As [B] arrives, in bar 1 over the Gmaj7(9) sonority, Mike is still in the G Lydian mode via his usage of the F# minor 7 pentatonic, but with the arrival in bar 2 of F#m7, the line becomes more of an arpeggio and again, rhythmically syncopated to the upbeats. The sense of arpeggios continue through both the Cmaj7 and Bm7 chords, again notice how Mike chooses to use the root, a C-natural, while passing through the Cmaj7 chord. This time it's on an upbeat so it's going to rub less against the maj7th in the chord. As the Gmaj7#4 chord returns in bar 5 of the section, it is fascinating to note that Mike is drawing notes from B minor pentatonic [B, D, E, F#, A] which produces great color tones against any major 7th chord, and here, gives our ears a respite from all of the C#'s. Then, pay special attention to the nice breath he takes in bars 7-8 as he gears-up for his final chorus.
From beat 4 of the preceding bar of the last section, he bends that note into the C# that begins Chorus 3, and yet again, that C# becomes the key note, emotionally speaking for the first 5 bars over Gmaj7#4, but this time with the added fury of triplets along with the alternate fingerings (+). Notice how beautifully Mike hits beat 1 of bar 5 right with Steve Gadd's crash cymbal! Bang!!! Then, in bar 6, he begins a syncopated climb into his upper, upper register culminating with a super high C#, a whole-step above the high B-natural that preceded it. That C# becomes the highest note that he played during both this solo and the one offered last month, "Nile Crescent."
For the final [B] section of the solo, he plays a forceful long A-natural on beat 3 over the Gmaj7(9) chord, and then returns to chord tones over the F#m7 chord in bar 2. Again, over the Cmaj7, he plays a high C-natural, the root, on beat 1, but quickly gets off of it by bending it down to a B-natural. Probably a note that must have sounded better to his ears! In bar 4, of the section, over the Bm7 chord, there is. to me, still a sense of the blues or R&B as it feels like the 3 notes are drawn from B minor pentatonic [B, D, E, F#, A]. In bar 5, with the return of the Gmaj7#4 sonority, he plays a descending sequence of notes from the aforementioned F# minor pentatonic, but this time with more intervallic spacing between each 4-note sequential grouping: F#-E-B-F# to C#-B-F#-C#. Notice the 4ths intervals in the last 3 notes of each group. In bar 7, over the Am7 chord, he uses an arpeggio: E-G-B-D to surround the target note of the C-natural, the 3rd of the chord. But, it is all flying by so quickly, you would hardly notice it. Finally over the Gmaj7(9) chord in bar 8, we see the 2nd and final bit of chromaticism during this solo on beats 3-4, as Mike descends to a different target note of D-natural on beat 1 of the brief 4-bar [Tag] over the returning Gmaj7#4 chord. Here he plays a sequential phrase with the rhythmic emphasis on beats 1 and 3, going up a 5th, down a 4th, up a 6th, down a 5th, all in groups of 2 8th-notes with hard swinging long-short phrasing - and do not overlook that aspect, almost all swing comes from long-short phrasing. As Neil Larsen's buoyant melody returns, Mike holds over a nice low B-natural beneath it to close out this wonderful solo.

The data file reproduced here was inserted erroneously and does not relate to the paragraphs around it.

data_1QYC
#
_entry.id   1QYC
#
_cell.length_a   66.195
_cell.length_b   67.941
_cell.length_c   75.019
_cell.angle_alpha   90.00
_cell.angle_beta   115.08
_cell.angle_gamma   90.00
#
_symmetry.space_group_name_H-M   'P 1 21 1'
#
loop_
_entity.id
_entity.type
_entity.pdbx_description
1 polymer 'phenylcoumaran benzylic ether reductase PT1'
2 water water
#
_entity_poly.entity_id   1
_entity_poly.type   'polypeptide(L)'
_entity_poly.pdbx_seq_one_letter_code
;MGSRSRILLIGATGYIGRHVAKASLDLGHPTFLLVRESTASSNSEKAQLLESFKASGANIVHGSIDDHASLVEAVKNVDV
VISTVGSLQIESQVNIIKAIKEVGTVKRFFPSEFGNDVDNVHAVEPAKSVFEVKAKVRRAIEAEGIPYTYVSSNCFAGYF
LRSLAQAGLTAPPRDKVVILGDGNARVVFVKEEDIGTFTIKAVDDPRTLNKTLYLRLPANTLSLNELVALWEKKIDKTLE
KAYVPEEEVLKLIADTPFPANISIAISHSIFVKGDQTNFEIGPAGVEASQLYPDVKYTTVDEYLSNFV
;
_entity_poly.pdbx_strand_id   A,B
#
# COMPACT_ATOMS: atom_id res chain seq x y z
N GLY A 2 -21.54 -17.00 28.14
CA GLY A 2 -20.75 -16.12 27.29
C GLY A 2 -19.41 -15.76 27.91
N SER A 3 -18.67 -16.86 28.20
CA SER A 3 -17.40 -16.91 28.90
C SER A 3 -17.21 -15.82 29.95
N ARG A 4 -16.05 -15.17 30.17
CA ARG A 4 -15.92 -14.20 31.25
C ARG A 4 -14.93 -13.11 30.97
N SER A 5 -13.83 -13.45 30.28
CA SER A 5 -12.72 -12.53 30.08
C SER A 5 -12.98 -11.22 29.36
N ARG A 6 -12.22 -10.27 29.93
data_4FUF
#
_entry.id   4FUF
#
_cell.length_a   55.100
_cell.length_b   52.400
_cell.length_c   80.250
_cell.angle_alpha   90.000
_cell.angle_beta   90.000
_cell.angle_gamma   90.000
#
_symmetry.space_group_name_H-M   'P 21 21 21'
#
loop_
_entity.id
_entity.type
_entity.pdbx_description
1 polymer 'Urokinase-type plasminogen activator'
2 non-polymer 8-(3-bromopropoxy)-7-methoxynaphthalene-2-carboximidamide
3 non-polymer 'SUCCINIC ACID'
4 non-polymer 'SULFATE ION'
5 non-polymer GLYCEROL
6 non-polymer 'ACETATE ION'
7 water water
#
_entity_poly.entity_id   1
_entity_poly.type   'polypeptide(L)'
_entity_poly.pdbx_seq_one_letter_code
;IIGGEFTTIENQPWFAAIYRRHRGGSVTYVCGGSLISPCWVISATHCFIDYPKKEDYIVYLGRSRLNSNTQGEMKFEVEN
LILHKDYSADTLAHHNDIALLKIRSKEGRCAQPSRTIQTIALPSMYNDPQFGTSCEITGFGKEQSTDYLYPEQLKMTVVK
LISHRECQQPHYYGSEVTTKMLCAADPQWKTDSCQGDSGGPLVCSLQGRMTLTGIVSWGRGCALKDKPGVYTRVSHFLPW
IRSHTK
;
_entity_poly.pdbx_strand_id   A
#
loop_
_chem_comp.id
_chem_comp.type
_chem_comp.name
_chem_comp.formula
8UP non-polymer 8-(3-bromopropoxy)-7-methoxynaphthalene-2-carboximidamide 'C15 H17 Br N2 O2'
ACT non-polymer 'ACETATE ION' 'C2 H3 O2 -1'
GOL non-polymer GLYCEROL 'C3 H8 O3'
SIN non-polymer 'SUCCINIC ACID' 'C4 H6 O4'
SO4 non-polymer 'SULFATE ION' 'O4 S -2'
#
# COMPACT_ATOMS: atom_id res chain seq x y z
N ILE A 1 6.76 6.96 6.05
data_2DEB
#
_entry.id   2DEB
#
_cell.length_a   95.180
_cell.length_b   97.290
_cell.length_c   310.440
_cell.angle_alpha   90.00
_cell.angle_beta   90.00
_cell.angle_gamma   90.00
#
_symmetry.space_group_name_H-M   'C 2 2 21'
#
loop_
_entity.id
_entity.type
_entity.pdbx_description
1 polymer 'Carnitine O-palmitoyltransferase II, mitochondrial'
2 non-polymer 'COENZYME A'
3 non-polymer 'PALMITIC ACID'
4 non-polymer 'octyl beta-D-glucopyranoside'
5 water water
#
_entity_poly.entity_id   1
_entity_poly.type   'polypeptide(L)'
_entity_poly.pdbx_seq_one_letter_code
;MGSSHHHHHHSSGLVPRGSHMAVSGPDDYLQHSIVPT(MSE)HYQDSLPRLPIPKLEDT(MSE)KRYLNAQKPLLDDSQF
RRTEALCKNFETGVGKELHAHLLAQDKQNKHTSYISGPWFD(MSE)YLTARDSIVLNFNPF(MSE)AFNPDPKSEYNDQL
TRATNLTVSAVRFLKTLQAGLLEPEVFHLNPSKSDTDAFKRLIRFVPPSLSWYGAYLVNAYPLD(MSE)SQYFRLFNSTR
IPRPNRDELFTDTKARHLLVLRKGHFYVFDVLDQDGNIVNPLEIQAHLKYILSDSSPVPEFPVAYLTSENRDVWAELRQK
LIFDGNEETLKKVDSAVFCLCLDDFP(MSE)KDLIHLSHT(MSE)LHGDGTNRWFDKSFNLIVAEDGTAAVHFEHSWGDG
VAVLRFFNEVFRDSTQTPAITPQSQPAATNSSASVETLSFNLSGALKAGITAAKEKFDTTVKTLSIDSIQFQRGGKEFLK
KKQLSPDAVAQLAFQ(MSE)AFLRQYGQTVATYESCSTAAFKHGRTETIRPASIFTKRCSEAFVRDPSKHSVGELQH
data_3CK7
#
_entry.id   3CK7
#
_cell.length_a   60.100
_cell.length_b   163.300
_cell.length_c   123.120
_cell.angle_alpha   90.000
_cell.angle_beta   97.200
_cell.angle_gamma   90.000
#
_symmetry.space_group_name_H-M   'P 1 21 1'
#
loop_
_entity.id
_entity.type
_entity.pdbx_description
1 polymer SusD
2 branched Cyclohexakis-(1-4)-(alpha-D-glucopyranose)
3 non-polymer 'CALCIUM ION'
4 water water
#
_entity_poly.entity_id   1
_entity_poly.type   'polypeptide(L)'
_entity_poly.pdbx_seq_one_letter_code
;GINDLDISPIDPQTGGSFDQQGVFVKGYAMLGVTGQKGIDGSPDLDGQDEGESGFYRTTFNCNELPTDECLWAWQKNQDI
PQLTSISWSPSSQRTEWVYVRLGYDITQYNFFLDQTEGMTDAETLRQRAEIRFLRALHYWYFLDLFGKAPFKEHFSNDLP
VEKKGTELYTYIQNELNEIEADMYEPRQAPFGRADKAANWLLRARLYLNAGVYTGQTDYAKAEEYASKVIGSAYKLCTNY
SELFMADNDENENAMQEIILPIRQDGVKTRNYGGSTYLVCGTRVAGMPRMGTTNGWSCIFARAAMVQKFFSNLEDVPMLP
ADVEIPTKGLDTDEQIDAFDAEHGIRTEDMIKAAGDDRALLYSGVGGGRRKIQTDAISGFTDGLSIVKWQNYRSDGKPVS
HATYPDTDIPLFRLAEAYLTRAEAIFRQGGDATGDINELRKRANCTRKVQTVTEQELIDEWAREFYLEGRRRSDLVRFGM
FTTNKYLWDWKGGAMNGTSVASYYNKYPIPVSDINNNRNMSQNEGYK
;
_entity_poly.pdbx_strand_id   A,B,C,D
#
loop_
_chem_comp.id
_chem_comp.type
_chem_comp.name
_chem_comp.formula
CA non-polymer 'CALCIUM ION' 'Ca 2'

As I was preparing this presentation, as I often do, I did some research and was saddened to find that these two wonderful albums by Neil Larsen were actually really hard to find. For example, at Amazon.com, and even iTunes, I didn't see mp3 versions readily available for each album. I found this really hard to believe, because my perception was that these albums were quite popular during their time. So, perhaps a little push from this piece might inspire the executives in charge to do something, and simply make these albums easily available to the public. If I may, here is a bit of information about the first album, "JUNGLE FEVER," which was recorded in 1978 with personnel that featured: Buzz Feiten(Guitar); Willie Weeks(El. Bass); Andy Newmark(Drums); Ralph MacDonald(Perc.); Michael Brecker(Tenor Sax); and Larry Williams(Alto Sax & Alto Flute) & Jerry Hey(Trumpet). Once again, engineered and mixed by Al Schmitt, there is great continuity in the recorded sound and audio presentation.
If you are new to all of this, and almost 40 years have passed as I sit here writing this, you would do well to investigate the past work that Neil Larsen and Buzz Feiten have done together. Though these albums might also be hard to locate, make the effort, because you never know what you might come-up with. Look no further than their album as "FULL MOON" from 1971. And then, the "LARSEN-FEITEN BAND" from 1980. As a guitarist, I can say with great confidence that some of Buzz' guitar solos contained on "FULL MOON" are just breathtakingly spectacular. You won't regret finding them. The solo on "The Heavy Scuffles On" is an absolute killer!!!
Though I wrote this as the last analysis closed one month ago, I feel that it bears repeating here. It's a bit hard to believe, but this past January, 2017 marked the 10 year anniversary of the passing of Michael Brecker. I don't know what happened to the time. I often find myself getting upset when I can see that Jazz radio does not play Michael's recordings nearly enough. I just can't understand that. No matter what goes on, it is important to recognize the work of this great artist, and remind everyone that he must never be taken for granted. For those of us who were lucky enough to have known him as a friend, a bandmate, and colleague, he is missed every single day as he inspired us to go forward. My thoughts are always with his family, so to Randy, Emily, Susan, Jess, Sam, and Amanda, this little musical salute is dedicated to you.
[Photos: Michael Brecker @ the "JUNGLE FEVER" session, Photo by Blue Johnson courtesy of Louis Gerrits
Michael Brecker with Style® Jagged Treatment
Michael Brecker with Style® Pencil Drawing Treatment]